MIAMI – The NBA has moved closer to a deal where players on two-way contracts would be eligible to appear on the active roster for as many games as their teams would like this season, a person with knowledge of the situation said Tuesday.
The proposal to lift what was a 50-game limit on the active roster for two-way players got overwhelming support Tuesday and is likely to be passed by the NBA’s board of governors, said the person who spoke to The Associated Press on condition of anonymity because that final approval is pending. The approval is expected later this month.
No team has used two-ways more this season than Miami, with Gabe Vincent and Max Strus having a combined 42 appearances this season entering Tuesday’s game against Atlanta. Vincent has also been a part-time starter for the Heat, and Miami was one of the teams concerned that those 50-game appearance limits on the active roster was fast approaching.
“We all appreciate that they see that each team is in a different place,” Heat coach Erik Spoelstra said. “We felt that we’ve competed in this season with great honor and respect to the league. ... Our two-ways are playing for us. There are a few other teams that are in that circumstance. It’s just an uneven and unpredictable year for so many teams. Not even all the teams are in the same range of amount of games played up to this point, with all the postponements.”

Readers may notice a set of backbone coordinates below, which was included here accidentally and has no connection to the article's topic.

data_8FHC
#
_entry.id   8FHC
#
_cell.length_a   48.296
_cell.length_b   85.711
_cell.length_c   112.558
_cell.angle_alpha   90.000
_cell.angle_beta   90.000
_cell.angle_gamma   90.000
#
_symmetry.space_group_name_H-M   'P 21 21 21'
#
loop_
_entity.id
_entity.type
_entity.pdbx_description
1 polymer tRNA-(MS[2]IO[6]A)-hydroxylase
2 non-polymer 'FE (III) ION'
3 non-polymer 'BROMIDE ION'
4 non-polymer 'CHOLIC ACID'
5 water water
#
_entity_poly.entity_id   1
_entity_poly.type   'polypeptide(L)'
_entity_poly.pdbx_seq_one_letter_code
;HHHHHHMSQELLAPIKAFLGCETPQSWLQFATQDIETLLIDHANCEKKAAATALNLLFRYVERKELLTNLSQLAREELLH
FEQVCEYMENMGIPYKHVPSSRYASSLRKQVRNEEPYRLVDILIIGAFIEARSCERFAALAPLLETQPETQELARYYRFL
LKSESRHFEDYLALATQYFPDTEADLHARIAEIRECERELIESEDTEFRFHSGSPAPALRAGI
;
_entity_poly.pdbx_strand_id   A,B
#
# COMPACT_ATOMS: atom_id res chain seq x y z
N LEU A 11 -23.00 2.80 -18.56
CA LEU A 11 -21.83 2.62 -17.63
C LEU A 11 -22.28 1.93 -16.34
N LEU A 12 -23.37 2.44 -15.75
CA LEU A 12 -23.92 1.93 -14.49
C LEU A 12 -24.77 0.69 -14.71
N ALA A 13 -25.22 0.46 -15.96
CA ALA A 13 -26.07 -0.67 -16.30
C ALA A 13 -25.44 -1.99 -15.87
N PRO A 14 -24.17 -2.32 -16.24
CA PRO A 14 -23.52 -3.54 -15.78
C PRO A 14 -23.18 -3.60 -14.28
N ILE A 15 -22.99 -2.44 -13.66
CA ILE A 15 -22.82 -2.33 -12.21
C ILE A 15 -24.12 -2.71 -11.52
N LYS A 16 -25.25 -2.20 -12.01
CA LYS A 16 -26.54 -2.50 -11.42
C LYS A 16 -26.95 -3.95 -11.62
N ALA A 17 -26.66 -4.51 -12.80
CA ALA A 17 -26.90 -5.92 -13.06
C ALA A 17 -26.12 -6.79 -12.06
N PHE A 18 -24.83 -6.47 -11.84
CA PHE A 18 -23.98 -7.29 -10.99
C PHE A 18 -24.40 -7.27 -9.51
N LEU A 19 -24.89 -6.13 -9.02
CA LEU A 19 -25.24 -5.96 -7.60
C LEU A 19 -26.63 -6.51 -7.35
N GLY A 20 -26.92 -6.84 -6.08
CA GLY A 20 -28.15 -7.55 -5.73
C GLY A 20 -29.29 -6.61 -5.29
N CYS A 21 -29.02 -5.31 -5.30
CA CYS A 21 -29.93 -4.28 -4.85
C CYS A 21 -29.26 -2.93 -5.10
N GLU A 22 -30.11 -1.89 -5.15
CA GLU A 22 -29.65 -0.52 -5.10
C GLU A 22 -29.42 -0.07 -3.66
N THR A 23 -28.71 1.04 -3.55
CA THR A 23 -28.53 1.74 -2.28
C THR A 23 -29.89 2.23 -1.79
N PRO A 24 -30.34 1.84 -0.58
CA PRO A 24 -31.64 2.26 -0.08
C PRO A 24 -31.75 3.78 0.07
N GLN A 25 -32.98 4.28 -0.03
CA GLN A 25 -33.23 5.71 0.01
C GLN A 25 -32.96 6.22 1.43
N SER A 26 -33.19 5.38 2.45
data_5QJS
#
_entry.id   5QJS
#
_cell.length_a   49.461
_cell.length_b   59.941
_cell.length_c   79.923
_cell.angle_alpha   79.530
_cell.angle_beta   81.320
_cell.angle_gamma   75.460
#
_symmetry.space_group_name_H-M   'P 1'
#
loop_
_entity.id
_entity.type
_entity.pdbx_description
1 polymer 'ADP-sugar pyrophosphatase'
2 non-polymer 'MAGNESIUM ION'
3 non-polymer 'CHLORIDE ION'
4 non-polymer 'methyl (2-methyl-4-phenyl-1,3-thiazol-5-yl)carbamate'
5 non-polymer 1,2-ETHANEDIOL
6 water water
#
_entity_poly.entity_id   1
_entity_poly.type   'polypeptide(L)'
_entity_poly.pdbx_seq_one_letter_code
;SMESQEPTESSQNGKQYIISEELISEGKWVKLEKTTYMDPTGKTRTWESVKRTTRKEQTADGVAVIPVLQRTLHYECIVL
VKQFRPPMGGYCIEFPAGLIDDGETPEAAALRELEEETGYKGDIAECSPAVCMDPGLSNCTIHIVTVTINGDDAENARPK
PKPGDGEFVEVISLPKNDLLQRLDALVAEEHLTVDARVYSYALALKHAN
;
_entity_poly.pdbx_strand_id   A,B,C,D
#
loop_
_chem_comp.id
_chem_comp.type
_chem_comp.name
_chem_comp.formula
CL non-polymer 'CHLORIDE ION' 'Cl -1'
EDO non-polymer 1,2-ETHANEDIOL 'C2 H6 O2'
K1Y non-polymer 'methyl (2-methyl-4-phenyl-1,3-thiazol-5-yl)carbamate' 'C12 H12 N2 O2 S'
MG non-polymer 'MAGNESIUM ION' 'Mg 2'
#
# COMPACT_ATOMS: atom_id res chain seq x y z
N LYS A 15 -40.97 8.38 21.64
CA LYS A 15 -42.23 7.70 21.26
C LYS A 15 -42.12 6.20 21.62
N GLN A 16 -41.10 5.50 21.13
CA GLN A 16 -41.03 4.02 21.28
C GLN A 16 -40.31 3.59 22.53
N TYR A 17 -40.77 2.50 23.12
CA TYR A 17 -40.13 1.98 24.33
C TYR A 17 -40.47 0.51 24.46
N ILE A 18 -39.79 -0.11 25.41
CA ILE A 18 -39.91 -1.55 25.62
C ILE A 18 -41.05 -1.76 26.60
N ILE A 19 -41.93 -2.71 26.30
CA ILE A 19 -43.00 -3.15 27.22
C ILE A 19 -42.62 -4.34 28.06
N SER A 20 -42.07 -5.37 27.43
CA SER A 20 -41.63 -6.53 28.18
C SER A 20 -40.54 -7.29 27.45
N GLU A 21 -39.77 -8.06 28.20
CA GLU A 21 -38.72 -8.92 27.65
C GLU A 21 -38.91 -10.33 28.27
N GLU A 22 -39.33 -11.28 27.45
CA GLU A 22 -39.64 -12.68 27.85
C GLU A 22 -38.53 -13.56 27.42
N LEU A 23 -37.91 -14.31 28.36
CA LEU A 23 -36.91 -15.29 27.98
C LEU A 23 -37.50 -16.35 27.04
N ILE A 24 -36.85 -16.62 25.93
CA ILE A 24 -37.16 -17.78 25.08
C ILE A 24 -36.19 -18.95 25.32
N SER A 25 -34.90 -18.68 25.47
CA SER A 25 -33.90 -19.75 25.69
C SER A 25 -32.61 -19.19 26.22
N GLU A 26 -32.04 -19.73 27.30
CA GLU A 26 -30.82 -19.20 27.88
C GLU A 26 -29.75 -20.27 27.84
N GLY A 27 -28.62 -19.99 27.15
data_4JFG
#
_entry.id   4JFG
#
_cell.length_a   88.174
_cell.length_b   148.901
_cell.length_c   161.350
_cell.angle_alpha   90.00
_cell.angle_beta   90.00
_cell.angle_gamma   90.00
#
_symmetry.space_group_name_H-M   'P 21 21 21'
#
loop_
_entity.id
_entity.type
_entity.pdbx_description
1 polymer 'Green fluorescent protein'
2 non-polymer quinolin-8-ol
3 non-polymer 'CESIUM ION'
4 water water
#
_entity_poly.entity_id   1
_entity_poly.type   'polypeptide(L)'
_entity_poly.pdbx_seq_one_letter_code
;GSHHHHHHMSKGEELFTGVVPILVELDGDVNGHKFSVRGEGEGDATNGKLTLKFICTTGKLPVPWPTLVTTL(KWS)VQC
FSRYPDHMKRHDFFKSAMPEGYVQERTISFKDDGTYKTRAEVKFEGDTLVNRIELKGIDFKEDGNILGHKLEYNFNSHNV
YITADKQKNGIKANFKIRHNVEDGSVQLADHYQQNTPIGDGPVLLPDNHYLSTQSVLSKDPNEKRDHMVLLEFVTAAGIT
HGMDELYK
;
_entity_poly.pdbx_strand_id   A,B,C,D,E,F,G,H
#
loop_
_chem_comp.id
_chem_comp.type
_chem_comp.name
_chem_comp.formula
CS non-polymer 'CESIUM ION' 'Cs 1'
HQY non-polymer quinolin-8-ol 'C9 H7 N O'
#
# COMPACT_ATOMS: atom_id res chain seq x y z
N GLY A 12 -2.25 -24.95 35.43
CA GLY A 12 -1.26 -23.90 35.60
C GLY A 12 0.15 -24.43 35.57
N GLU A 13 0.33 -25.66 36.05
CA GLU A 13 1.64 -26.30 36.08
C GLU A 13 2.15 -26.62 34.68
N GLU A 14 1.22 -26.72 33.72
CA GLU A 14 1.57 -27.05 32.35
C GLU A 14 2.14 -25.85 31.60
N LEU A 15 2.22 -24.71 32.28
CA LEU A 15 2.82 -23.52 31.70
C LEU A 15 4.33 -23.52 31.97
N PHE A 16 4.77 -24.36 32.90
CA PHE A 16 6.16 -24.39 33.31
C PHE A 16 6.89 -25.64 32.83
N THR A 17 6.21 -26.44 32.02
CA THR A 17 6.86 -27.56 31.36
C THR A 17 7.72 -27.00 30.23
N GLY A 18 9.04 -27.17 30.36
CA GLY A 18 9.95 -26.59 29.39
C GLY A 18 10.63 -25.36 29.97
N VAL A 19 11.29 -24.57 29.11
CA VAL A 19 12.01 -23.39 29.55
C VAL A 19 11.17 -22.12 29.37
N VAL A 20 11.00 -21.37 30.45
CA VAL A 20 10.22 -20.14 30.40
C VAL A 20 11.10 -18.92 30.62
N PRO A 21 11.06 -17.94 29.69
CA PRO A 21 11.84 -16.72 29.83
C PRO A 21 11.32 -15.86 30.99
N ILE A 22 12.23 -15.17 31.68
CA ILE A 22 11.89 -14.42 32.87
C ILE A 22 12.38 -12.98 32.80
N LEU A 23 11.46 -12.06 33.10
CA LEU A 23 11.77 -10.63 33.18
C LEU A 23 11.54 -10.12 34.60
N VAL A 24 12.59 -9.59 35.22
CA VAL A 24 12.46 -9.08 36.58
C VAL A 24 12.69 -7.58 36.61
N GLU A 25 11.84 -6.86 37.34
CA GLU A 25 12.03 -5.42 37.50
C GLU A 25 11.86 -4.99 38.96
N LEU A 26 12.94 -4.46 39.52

The NBA relaxed the rule on two-way players for this season in anticipation of postponements and rosters being taxed by virus-related issues. The rule in past years has been that two-way players could spend 45 days with the NBA club and the rest of the time with a franchise’s G League team. But with a shortened G League season this year, and not all teams having clubs in that league this season, there were obvious reasons to change things.
Players on two-way deals are earning $449,155 this season.
“It just makes all the sense in the world to not have to even think about that or concern yourself with days, particularly when we are playing them,” Spoelstra said of the looming change. “It’s what’s fair to the teams. It’s what makes the most sense and is fair to the players. We are just glad that it was seen that way, objectively, because not everybody is in the same circumstance.”
More AP NBA: https://apnews.com/hub/NBA and https://twitter.com/AP_Sports